Sunday, February 27, 2011

Photographs from the 1926-27 Harvard Expedition


All my posts on Harvard last week reminded me that I have never written about the Harvard Expedition to Liberia and the Belgian Congo in 1926-1927. The journey mostly concerned Medicine, Zoology, Ornithology, and Botany, and could be imagined as a classic jungle safari with pith-helmeted professors taking samples and specimens.

The venture resulted in a 2-volume, 1,064 page encyclopedic report, published in 1930, which chronicled the journey and its findings. The African Republic of Liberia and the Belgian Congo: based on the Observations Made and Material Collected During the Harvard African Expedition, 1926-27 (yes, that is the whole title) contains both interesting reports, such as accounts of elephants and even beached whale bones, and also pages and pages of rancid tropical diseases. Forsaken African villagers, crippled with elephantitis or ravaged by other horrors, are chronicled in bleak photographs. Surely this was for the betterment of all in advancing man's conquest of these ailments, but it makes for a rather grotesque document over all, especially if the history of tropical medicine isn't your thing.


Most germane to this blog, however, the beginning of the volume concerning the time in Liberia contains a series of photographic plates of Monrovia in its pre-war splendor. I'll mostly let those speak for themselves below, as they are some of the best documentation of the late-Settler town.


Its not particularly helpful that, for all the scientific exactitude that these scholars brought to their own area of enquiry, they were rather vague in the specific location of each photograph. Its possible to make some educated guesses on some, with the feel of Broad or Benson Streets, and others are more obvious. The first one, above, is clearly from Snapper Hill, although without the lighthouse or the Ducor, it seems quite different. A classicly-shaped palaver hut sits about where the Ducor pool might be now. The view from the harbor, below, gives an excellent sense of the overall prospect of the city.


Several of the plates show quite grand, multi-story mansions, two of the most imposing are labelled the President's Residence (whether a state building or a private house, its not clear) and Monrovia College. The residence looks to be on Broad Street; the college seems to be away from other buildings--perhaps even where the University of Liberia is now? Neither of these exist today.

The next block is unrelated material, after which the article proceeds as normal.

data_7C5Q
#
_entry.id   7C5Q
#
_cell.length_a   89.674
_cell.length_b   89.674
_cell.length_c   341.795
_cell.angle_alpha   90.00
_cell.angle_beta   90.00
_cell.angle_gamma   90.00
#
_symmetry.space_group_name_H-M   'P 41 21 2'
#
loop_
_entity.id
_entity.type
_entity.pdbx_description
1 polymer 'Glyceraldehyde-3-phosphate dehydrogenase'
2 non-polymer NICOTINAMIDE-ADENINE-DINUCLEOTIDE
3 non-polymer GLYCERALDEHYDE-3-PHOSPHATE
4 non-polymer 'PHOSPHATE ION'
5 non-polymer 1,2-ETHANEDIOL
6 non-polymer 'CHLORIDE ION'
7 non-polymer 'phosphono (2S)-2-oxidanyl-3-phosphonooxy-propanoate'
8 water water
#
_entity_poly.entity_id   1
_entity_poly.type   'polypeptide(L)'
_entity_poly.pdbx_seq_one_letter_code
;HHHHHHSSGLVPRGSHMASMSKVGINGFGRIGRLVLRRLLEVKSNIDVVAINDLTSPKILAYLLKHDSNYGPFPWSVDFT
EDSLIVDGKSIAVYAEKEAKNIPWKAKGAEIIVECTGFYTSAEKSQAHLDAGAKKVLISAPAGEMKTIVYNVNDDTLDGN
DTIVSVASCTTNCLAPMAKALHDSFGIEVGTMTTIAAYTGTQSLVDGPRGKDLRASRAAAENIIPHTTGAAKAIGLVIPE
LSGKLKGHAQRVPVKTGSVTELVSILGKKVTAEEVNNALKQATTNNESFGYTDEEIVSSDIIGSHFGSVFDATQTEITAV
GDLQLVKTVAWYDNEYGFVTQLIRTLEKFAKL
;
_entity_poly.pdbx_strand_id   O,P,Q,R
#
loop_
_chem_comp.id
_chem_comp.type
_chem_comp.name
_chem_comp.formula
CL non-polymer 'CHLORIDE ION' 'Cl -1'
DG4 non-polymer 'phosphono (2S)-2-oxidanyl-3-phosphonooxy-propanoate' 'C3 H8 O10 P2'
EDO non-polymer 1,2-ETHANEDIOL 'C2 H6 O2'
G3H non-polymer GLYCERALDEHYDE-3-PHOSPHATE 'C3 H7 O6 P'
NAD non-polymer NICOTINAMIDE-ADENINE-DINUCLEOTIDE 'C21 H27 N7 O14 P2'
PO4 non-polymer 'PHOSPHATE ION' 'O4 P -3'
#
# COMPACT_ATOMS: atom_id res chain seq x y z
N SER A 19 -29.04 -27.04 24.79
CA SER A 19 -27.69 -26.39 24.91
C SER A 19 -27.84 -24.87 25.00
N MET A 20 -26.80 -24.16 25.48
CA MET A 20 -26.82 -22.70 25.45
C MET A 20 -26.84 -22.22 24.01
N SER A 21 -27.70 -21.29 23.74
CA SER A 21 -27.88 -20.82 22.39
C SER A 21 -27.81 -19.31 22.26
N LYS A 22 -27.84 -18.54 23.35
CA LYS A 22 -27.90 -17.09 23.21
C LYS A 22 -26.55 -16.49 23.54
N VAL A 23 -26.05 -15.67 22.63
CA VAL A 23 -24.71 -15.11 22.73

5 comments:

MorganScribe said...

The building labelled the President's Residence was the Mansion in the 1920s, in the CDB King admisnistration.

I suspect it was on Ashmun Street. I think it was torn down in the 1930s and replaced by the Executive Grounds complex (Mansion, Pavilion).

Your site is fantastic. Will hit you up later.

MM Jones said...

Thanks for reading and commenting! I appreciate your support and especially the information on the buildings above!

Best, Matt

MorganScribe said...

Matt,I appreciate the work you're doing. I also have a passion for history and architecture, especially Liberia's unique architecture.

Check out these links:

LIBERIAN ARCHITECTURE,1822 TO THE PRESENT
http://www.worldarchitecture.org/all-countries/?countries=articledetail&up=6376&country=Liberia&title=vernacular

HPSOL (Historical Preservation Society of Liberia)
http://www.facebook.com/album.php?aid=41124&id=156363354386853&saved#!/pages/Historical-Preservation-Society-of-Liberia/156363354386853

I'd really like to talk to you, pick your brain. Your interest in my country is heartwarming. Please hit me up:
morganscribe@gmail.com
hpsol.liberia@gmail.com

MorganScribe said...

KRU WARS: Southeastern Revolt in 19th and Early 20th Century Liberia
http://archives-two.liberiaseabreeze.com/anthony-morgan.html

Franklin Siakor said...

Dear Sir,
I would like to read more of the report on Liberia in the African Harvard expedition in Liberia. Can you help me with more photos taken in Kpelle country during the trip?
I am kpelle from that area and am working on a small book about the people around the time of that expedition.

A participant at a PRA workshop in Suakoko gave me a photo of Saukoko. I saw that it was from the Harvard African Expedition. The only copy of the book I have seen was in the Smithsonian Museum near Washington Library of Congress.
I think that is the only photo of Suakokor ever taken.
Franklin Obed Siakor
former Senator, Bong County, Liberia

Tweets by @moved2monrovia